Sandy convinced me -

Margate needs dunes

Should Margate take advantage of the shore-protection money being offered by the state and federal governments to protect our beaches and property? Yes, today I think so. Frankly, before Hurricane Sandy, I was not in favor of such a project, but after witnessing Sandy's wrath and how dunes can protect us, I've changed my mind.

The most devastation from Hurricane Sandy occurred where dunes did not exist. The damage was significantly less where dunes were present. Mitigation must be part of our recovery; we have to protect our infrastructure and the property of our residents from future storm damage. Even after Sandy has come and gone, a few of Margate's beach blocks continue to flood at high tide during a full moon. It's my understanding that the shore-protection project being presented will eliminate this problem.

Funding options to bolster Margate's coastline have been discussed with the N.J. Department of Environmental Protection and the U.S. Army Corps of Engineers. The worst case scenario is Margate being responsible for 9 percent of the total cost; so if the project cost $10 million, Margate taxpayers' portion would be $900,000. I know it's a lot of money, but perhaps it's a wise investment when you consider the protection and peace of mind it offers us.

We can't question the fact that the sea level is rising. I understand change is difficult. I don't like it either, and we are all also concerned with how the dunes will change our beautiful ocean views. For me, though, the priority now is not the view but safeguarding the property of our residents from further weather-related damage. Additionally, if we have more protection, like a wider beach, might that not affect our flood insurance rates or the proposed base flood elevations of homes?

Up to now, I have only heard positive feedback on the proposed shore-protection plan, but all of us serving on the City Commission wish to hear more from Margate residents. Please let us know your position.


City Commissioner


Livesaving-station story

is well-documented

Regarding the April 26 story, "Saving livesaving station takes time":

As one of the many volunteers who battled for a dozen years to save this wonderful historic treasure on its original site, I applaud this article. But I strongly object to a person in the article characterizing station history as "a huge story that has not been told."

I would like to call readers' attention to my booklet, "For Those in Peril: A History of the Ocean City Life-Saving Station," which is available at area outlets and tells the story both of U.S. Life-Saving Station 30 and of the long fight to save it. Proceeds from the sale of my booklet have been donated to the restoration effort.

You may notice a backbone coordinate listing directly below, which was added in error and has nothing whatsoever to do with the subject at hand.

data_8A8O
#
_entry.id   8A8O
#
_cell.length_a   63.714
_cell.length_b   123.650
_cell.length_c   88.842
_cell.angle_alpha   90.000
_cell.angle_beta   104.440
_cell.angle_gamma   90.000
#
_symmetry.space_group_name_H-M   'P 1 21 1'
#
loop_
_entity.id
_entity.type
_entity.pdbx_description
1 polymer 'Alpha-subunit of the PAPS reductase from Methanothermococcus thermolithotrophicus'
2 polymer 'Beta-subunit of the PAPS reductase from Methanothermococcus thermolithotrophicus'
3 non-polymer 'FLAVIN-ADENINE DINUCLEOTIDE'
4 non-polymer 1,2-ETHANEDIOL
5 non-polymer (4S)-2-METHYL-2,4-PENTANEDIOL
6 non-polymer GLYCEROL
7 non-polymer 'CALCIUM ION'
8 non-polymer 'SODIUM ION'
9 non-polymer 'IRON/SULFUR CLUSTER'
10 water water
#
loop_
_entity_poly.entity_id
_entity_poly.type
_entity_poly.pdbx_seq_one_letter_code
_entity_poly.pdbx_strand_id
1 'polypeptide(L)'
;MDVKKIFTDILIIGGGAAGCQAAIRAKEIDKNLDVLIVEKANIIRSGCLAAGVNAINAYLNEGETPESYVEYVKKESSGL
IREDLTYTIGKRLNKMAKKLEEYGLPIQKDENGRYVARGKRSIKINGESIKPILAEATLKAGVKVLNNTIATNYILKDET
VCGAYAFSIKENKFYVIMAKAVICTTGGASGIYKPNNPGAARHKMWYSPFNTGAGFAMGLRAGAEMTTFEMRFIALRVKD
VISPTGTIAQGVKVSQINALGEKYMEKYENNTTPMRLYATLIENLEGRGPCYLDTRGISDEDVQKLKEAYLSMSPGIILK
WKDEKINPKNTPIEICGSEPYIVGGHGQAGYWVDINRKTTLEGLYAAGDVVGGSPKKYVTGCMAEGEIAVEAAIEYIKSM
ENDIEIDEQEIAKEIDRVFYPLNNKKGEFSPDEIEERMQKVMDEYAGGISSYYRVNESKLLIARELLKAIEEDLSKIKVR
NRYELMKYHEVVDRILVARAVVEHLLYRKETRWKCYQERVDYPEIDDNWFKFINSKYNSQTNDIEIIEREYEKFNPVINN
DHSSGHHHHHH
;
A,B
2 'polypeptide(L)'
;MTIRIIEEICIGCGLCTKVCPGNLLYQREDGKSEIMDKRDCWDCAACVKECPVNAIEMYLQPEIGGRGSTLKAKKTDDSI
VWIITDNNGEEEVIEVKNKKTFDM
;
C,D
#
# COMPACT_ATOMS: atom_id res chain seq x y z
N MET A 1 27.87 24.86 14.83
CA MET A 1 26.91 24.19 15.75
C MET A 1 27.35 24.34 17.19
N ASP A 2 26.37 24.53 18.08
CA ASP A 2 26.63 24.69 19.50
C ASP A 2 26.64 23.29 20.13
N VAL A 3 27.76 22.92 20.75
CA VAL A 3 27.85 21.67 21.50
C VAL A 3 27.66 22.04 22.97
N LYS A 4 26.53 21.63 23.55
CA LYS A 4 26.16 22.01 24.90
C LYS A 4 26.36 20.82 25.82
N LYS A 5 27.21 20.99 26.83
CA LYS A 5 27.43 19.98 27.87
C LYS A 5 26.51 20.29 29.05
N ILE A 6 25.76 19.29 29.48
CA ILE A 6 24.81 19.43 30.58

I am a charter member of the current nonprofit, U.S. Life-Saving Station 30, to which I've given a list of every surfman and keeper who served at Station 30. In addition, I've spoken to a number of area organizations, promoting the station's history and restoration. For the sake of the station's rescuers, back in the day and now, I urge that their history be respected and properly acknowledged.


Egg Harbor Township

President doomed

•ew gun legislation

The Democrat-controlled U.S. Senate rejected proposed gun legislation, and the actions of the president and reactions of columnists and letter writers show why nothing can get done in Washington.

One Senate proposal from two members - a conservative Democrat and a conservative Republican, both with top National Rifle Association ratings - would have expanded instant background checks. Another bill would have limited magazine size.

All of the liberal pressure groups, including those funded by billionaire ultra-liberal George Soros, wanted something to be done.

But the president doomed any chance of passage by his name-calling, bullying and shameless use of Newtown, Conn., families as props. His in-your-face attitude forced some who might have voted for this to rebel. And the name-calling has continued.

Frankly, I think the result was proper. See the number of shots fired by trained police officers in an attempt to bring down two terrorists in Boston, and tell me that a mother defending her children doesn't need as many shots as she feels comfortable with.

But the president's action can only be explained by his inexperience and arrogance, or by his desire to not enact anything and preserve this as an issue for the congressional elections in 2014.


Egg Harbor Township


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